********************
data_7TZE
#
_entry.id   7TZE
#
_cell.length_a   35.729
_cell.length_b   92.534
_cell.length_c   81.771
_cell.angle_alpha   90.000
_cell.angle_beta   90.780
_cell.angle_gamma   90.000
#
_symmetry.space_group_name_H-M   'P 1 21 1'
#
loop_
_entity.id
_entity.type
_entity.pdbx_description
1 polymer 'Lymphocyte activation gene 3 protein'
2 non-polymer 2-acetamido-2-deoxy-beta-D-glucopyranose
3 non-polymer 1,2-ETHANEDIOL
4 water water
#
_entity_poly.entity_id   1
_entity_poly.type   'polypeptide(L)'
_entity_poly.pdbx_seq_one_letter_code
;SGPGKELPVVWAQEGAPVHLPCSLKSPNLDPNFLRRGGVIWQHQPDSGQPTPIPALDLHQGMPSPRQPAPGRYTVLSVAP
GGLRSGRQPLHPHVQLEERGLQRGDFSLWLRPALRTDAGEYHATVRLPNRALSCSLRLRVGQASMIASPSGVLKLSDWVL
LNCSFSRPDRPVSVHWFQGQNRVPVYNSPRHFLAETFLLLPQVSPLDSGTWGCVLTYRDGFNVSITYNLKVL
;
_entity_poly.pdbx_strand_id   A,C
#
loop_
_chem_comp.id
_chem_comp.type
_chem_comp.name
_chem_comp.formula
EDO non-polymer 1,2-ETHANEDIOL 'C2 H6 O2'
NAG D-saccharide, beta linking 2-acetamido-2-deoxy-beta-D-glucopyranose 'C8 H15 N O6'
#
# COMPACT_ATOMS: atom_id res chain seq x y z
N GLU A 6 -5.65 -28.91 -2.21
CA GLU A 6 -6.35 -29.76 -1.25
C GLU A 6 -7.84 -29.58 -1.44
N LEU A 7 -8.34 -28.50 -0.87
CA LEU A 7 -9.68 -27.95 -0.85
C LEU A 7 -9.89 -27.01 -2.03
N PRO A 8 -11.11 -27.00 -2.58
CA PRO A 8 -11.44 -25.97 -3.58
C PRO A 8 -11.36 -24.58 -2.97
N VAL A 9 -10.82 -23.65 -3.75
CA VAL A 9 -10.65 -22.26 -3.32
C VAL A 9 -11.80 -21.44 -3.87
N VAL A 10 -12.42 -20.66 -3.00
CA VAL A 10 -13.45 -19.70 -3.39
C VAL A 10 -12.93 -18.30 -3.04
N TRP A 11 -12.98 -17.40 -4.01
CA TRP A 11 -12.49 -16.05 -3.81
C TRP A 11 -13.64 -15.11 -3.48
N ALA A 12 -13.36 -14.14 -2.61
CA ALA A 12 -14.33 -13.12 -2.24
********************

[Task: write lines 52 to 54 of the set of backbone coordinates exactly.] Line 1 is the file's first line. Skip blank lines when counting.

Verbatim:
C VAL A 9 -11.80 -21.44 -3.87
N VAL A 10 -12.42 -20.66 -3.00
CA VAL A 10 -13.45 -19.70 -3.39